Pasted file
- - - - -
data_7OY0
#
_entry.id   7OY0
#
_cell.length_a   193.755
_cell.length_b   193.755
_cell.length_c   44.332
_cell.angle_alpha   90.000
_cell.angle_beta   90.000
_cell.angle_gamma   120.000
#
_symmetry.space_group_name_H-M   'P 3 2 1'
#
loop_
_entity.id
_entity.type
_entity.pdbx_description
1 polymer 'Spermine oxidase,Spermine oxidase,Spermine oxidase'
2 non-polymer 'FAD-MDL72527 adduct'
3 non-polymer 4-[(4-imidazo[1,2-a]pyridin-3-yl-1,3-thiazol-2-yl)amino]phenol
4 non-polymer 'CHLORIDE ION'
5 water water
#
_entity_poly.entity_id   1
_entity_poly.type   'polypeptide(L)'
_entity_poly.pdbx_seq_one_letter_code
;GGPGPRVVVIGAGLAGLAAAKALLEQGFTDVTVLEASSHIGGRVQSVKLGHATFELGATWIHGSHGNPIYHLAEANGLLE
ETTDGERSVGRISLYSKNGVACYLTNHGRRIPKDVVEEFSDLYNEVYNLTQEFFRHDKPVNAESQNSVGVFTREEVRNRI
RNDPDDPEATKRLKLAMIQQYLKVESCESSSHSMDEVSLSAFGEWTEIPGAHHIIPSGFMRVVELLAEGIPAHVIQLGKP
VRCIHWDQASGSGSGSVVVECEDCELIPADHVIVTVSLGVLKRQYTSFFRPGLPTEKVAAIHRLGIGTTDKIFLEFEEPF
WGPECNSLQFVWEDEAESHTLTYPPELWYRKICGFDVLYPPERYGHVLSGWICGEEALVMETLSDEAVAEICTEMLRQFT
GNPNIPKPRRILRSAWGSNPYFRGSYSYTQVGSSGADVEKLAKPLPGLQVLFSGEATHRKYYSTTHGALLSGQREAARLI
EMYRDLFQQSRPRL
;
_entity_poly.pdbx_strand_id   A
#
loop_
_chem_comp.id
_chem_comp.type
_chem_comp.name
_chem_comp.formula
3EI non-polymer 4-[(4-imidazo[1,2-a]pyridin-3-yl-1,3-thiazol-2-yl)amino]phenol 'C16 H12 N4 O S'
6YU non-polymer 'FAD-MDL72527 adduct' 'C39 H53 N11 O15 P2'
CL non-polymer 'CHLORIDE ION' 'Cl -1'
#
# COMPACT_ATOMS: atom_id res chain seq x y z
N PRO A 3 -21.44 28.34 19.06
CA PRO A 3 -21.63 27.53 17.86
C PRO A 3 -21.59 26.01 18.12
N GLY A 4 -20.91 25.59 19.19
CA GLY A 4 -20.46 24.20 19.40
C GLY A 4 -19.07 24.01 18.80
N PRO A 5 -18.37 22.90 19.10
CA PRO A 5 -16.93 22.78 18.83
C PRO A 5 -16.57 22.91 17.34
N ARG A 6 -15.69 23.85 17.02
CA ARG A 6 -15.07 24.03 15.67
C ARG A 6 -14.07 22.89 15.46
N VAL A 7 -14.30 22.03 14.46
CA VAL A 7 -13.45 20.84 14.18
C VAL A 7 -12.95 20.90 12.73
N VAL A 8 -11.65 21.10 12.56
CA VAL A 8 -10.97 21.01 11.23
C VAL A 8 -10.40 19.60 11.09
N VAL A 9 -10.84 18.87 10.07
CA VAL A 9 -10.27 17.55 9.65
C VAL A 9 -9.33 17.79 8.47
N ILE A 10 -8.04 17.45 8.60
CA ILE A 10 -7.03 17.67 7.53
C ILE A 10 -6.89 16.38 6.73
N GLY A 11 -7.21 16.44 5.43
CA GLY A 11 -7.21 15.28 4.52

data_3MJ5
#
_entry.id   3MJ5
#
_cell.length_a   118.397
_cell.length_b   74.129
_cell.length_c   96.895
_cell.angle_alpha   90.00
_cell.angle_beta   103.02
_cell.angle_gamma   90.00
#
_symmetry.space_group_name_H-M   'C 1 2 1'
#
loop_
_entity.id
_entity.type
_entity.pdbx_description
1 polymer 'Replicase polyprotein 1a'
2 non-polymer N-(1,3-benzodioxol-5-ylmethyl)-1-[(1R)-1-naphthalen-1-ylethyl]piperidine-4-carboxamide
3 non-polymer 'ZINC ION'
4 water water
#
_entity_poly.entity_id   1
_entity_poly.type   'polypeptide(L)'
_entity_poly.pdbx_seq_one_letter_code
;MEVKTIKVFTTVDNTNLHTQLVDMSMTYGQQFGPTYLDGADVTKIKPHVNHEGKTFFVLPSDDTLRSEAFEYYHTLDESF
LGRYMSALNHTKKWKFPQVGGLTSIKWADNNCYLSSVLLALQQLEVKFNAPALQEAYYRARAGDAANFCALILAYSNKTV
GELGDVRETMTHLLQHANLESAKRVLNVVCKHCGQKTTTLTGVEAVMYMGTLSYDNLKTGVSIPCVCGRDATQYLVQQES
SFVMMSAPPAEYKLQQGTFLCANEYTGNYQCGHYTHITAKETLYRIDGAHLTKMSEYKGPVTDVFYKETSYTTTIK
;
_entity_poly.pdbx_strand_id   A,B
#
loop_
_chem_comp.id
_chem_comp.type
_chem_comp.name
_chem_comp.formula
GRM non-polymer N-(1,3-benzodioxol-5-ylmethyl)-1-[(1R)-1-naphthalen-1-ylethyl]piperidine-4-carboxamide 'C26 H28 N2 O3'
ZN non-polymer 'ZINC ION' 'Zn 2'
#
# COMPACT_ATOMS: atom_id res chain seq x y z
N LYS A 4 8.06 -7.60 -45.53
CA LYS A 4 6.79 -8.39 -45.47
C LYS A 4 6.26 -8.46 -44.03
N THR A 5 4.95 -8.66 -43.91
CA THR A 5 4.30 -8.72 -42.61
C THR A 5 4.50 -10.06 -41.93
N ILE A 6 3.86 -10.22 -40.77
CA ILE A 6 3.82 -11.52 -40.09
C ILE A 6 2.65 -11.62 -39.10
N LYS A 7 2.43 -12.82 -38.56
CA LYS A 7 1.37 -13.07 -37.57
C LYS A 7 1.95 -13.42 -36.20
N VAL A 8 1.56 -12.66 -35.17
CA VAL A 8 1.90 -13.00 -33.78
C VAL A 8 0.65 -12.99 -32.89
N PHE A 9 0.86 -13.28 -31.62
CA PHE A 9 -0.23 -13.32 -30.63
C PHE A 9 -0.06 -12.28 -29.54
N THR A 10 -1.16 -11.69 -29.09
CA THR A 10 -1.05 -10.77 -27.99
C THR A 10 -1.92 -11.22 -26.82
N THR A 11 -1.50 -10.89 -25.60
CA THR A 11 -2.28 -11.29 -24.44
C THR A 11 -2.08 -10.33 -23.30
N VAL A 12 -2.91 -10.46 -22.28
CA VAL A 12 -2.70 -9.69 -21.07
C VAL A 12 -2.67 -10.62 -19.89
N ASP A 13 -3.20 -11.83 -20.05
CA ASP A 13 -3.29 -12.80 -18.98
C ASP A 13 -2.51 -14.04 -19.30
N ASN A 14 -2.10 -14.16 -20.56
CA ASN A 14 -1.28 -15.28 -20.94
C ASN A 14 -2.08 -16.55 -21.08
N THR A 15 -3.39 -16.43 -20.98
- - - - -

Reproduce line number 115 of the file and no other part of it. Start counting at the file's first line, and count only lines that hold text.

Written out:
CA LYS A 4 6.79 -8.39 -45.47